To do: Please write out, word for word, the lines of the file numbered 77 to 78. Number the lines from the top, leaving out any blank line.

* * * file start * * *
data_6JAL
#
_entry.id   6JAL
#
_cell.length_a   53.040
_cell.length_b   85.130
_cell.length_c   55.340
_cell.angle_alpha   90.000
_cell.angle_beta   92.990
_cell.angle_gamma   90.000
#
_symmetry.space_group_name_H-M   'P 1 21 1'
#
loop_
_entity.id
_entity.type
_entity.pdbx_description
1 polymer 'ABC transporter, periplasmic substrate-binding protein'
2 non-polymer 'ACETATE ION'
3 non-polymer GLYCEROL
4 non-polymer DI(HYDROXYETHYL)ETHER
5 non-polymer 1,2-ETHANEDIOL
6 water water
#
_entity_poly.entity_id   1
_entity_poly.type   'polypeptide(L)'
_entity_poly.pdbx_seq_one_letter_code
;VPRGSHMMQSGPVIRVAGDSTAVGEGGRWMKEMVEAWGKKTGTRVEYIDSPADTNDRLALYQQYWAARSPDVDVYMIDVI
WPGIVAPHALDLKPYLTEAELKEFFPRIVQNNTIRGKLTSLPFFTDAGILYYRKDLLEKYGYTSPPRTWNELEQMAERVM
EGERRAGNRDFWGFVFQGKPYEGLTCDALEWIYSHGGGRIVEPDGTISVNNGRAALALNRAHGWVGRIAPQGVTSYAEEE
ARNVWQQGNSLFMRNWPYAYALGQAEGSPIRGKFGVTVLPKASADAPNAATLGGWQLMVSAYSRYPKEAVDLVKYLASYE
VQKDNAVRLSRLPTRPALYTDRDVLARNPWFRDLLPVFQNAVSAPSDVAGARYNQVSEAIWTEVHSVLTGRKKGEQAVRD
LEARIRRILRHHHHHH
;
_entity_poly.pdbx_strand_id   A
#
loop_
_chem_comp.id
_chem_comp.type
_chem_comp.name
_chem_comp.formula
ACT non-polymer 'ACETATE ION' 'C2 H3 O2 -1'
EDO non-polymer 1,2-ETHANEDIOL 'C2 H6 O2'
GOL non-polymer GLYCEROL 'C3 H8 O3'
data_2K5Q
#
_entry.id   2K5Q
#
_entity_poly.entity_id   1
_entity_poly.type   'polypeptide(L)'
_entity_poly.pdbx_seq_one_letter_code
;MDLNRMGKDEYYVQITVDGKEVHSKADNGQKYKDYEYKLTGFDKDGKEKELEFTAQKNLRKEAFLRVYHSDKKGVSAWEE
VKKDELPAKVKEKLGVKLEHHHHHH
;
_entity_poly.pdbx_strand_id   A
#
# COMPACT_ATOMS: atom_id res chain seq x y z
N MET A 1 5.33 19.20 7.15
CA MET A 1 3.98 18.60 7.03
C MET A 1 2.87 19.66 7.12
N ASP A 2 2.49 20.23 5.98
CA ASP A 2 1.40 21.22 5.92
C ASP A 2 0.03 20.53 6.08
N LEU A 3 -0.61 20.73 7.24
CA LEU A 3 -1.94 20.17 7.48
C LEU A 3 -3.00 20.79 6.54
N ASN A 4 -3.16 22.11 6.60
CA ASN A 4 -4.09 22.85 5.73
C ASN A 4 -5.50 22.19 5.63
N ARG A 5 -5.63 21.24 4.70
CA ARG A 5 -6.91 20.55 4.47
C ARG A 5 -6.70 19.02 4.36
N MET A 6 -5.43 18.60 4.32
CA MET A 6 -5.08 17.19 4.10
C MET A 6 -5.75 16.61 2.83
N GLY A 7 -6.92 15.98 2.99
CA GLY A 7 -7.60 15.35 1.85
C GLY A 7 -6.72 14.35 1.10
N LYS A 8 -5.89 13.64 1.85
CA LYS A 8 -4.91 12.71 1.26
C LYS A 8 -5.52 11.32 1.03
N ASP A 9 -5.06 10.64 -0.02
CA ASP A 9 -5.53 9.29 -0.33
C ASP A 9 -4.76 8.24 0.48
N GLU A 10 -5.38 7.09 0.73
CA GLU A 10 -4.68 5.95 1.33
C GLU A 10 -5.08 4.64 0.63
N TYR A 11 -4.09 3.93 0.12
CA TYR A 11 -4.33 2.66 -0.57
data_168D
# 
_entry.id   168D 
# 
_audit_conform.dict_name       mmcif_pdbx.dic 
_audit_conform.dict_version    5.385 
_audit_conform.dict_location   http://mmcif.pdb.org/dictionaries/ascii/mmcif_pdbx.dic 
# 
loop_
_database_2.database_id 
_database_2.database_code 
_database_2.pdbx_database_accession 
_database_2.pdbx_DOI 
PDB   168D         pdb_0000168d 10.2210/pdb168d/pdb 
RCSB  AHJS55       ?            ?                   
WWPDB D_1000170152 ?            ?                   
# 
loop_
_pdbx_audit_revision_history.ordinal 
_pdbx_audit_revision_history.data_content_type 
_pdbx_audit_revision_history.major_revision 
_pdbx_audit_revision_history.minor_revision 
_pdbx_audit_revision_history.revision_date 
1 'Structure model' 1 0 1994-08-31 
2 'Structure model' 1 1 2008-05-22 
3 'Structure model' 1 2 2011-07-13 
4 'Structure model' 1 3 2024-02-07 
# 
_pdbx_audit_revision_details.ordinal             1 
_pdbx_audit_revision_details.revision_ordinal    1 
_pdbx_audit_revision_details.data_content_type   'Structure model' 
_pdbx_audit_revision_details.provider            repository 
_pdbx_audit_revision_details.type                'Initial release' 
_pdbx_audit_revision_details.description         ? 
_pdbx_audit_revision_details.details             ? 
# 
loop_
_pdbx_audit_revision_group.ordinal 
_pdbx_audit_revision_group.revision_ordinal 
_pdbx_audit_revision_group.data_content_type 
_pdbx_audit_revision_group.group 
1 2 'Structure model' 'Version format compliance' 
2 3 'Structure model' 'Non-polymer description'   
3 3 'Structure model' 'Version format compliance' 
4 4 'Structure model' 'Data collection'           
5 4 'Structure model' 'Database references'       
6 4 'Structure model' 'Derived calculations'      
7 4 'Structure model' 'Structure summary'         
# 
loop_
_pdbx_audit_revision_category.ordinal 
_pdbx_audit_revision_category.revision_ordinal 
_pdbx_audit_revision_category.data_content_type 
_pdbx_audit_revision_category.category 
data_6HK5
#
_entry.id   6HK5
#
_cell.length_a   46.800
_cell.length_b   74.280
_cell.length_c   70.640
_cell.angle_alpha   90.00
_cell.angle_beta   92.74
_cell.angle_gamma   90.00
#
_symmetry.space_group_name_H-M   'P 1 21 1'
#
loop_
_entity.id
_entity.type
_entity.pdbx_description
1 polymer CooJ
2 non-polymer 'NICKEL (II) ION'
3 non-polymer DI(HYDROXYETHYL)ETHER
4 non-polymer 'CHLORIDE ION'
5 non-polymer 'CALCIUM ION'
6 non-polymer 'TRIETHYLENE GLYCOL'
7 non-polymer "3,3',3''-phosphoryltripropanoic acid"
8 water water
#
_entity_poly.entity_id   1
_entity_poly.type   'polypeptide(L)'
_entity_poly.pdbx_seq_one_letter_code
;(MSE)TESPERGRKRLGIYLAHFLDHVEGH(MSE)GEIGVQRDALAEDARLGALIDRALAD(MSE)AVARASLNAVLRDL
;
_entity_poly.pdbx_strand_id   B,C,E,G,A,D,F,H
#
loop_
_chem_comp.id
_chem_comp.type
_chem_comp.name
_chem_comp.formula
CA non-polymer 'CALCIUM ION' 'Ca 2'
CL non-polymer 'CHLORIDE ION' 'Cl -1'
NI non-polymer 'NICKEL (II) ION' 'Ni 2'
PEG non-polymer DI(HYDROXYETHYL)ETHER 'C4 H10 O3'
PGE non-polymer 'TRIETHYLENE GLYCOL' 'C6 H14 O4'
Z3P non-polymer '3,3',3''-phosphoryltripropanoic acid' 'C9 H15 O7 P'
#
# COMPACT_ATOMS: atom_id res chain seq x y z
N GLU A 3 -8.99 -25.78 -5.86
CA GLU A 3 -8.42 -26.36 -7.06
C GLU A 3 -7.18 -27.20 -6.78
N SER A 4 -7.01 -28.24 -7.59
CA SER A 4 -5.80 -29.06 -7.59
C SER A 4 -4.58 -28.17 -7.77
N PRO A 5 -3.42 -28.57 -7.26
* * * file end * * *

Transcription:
CA GLY A 7 -7.60 15.35 1.85
C GLY A 7 -6.72 14.35 1.10